After our cruise down the Yangtze through the Three Gorges, we flew to Shanghai for our final few days in China. It is a bustling city brimming with commercial vitality.

One day we also visited Suzhou. We had never heard of it before, but it was a fascinating place with a long history.


TV Tower

Shanghai is one of the great cities of the world. In the years since China has opened up to the world, its growth has exploded. One of the men on our tour had visited there in the 70s and he said that he could barely recognize the place. From what I've read, it has changed again almost as much since we visited (I'm finally finishing this album in 2012).

The Oriental Pearl TV tower is one of the city's landmarks. It is across the Huangpu river from the famous Bund.


The Bund

The Bund is the older commercial district that dates to the colonial era. The word "bund" means an embankment or an embanked quay. The word comes from the Hindi-Urdu word band, which has Persian origins and meant an embankment, levee or dam. It was crowded with tourists - mostly Chinese.


Garden ornamentOlder Shanghai districts had been known for their elaborate gardens prior to the Communist era. We visited the lovely Yuyuan Garden where we saw this dragon detail along one of the walls. A government official constructed the garden in the Ming Dynasty for his parents. As is the case for much in China, the garden has been restored and reconstructed many times.


Exquisite Jade RockOne of the highlights of the garden is the tall rock, known as the Exquisite Jade Rock, in the center of this grouping. Throughout China unusually sized and shaped rocks are given prominent places.


Mama LionAs I recall this was the oldest of the lion sculptures that we saw, although I've long since forgotten the date - or dynasty. As I said earlier, I was fascinated by the images of these mamas with their cubs. Usually the cubs were quite small and the mamas looked like they were keeping them well underfoot. This mama, in contrast, seems quite nurturing.


Canal BywayWhile in Shanghai we visited a nearby city named Suzhou. It is largely built on canals -- earning it the nickname of the Chinese Venice.

We embarked on dragon boats for a tour of the old city.

Our ignorance of China was forced upon us as we realized that we had never heard of this city of some millions, founded over 2,500 years ago, and the center of the Chinese silk industry.


Canal BridgeLike Venice, Suzhou has many graceful bridges but these were unmistakably Chinese.


Master of NetsSuzhou is also noted for its ancient gardens. We visited the Master of Nets garden. This garden was originally laid out in the 12th century. As noted above, memorable rocks are centerpieces.


Garden Moon PavilionWater is also a feature of the gardens. This pavilion was designated as the best place to view the moon.


Ladies' RoomThere was a residence in the garden with exquisite antique furnishings and fascinating framed landscape images. The images looked like paintings, but they were really slabs of rock that had been cut and polished to look like paintings.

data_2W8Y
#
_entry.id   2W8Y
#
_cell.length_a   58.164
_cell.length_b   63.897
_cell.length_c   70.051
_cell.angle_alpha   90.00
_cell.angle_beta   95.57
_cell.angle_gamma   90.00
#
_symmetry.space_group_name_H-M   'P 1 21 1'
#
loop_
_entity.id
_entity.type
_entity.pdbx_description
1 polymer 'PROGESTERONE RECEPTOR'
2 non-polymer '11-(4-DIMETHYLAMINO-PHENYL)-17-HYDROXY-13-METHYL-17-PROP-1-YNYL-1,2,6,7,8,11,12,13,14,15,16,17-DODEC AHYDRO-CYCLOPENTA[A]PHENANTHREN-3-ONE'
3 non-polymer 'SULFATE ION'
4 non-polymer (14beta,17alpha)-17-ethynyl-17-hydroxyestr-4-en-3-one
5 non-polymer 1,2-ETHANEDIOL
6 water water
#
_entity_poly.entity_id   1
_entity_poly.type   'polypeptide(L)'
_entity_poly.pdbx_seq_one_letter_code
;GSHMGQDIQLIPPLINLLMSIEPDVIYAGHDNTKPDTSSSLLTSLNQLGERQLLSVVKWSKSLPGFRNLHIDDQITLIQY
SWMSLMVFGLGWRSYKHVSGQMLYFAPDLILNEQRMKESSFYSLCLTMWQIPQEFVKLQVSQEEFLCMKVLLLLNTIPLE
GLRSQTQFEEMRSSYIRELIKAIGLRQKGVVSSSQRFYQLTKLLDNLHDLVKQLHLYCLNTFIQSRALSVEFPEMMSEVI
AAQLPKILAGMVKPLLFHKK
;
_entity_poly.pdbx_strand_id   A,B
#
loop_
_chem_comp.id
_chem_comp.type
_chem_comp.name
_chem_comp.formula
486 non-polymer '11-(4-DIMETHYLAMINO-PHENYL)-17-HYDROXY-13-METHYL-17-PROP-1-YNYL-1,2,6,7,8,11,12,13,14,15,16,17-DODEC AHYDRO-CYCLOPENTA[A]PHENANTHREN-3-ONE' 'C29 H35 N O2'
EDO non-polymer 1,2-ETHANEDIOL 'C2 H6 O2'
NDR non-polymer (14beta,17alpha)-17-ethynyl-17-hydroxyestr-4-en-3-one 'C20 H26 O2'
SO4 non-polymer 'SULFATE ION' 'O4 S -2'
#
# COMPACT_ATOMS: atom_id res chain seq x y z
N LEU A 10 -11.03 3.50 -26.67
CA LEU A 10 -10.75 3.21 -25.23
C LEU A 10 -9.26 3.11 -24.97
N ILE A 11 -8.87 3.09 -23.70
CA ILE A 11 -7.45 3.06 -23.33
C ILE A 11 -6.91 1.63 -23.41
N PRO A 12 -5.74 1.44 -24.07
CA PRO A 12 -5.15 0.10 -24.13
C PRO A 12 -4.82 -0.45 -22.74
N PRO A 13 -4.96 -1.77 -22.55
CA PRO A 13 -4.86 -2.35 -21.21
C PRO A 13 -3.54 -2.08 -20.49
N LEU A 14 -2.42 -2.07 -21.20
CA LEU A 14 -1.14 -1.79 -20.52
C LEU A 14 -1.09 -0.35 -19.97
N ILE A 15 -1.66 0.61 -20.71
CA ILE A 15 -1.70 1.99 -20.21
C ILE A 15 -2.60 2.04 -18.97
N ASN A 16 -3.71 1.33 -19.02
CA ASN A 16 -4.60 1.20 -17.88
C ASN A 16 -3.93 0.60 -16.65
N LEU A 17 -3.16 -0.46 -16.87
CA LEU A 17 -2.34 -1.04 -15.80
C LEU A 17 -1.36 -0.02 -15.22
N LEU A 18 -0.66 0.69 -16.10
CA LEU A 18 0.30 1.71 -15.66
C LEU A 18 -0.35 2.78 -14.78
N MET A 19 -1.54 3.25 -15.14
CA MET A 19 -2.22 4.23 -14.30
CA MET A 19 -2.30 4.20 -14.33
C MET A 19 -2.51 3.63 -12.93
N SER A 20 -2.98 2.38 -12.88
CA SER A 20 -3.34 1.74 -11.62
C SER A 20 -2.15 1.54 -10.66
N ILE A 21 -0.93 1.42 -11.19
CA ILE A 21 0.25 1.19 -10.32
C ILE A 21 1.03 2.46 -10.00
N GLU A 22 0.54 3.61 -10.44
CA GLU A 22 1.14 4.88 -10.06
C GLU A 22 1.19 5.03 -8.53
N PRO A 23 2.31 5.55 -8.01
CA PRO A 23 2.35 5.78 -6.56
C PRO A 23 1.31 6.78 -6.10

We were amazed that such things had escaped the Cultural Revolution and asked the curator what had been done to protect them. "It was easy," he said, "we just covered them with posters of Chairman Mao."

I used to think that western Victorian-era furniture was uncomfortable and uncompromising. That's before I saw all the old Chinese furniture. it gave me a backache just looking at it. This room was known as the "Ladies' Sitting Room."


Silk Loom

A silk factory had exhibits of all stages of silk production from the worms feeding on mulberry leaves to the finished product. Machines unwound the cocoons. The raw silk was dyed and fed into large looms to produce brocade.

Of course after the tour there was a silk shop where we were encouraged to spend, spend, spend. I actually bought some lovely brocade intending to use it for a three-fold screen. As of this date (2018) it is still awaiting construction.


Punched Cards Joseph Marie Jacquard developed a process using punched cards to drive looms. Early computing machine developers adopted this notion of storing a "program" on such cards. At the time that I started in the computer industry (1971), punched cards were essential. It's been decades since I've seen them used in computers, but they are still driving these looms.


Leaning Pagoda Tiger Hill Park in Suzhou is the home of the "leaning tower of China."

In s pite of the rainy weather, the park was crowded with Chinese tourists. There were musical groups, acrobats and many other entertainers scattered throughout the park.

The yellow Elderhostel flag had led us through several weeks of our tour, but we are almost done.

There were signs throughout the park encouraging good behavior. My favorite: "Civilized behavior of tourists is another bright scenery."


Bronze Chariot

The four bronze horses hitched to the chariot are found with the terra cotta warriors in Xi'an.


Horse

This black horse was ready to pull tourists around Tiger Hill Park.

We Arabian horse enthusiasts like to talk about "type" as a feature that sets our breed apart from others. Here is an example of "type" that has remained stable over more than two thousand years. The modern carriage horse could be the model for the ancient Xi'an horses.


Jia and us Our last day in China. Jia had been our faithful leader throughout our travels. I'm sure we tried his patience more than once, but he was always cheerful and enthusiastic.

I loved his story about how he leaned to speak English so well. "Everyone in school could read and write English," he said, "but few could speak it fluently. I used to wake up early in the morning and go to an isolated park where I would talk to the trees."

It's that kind of dedication that makes a wonderful guide.


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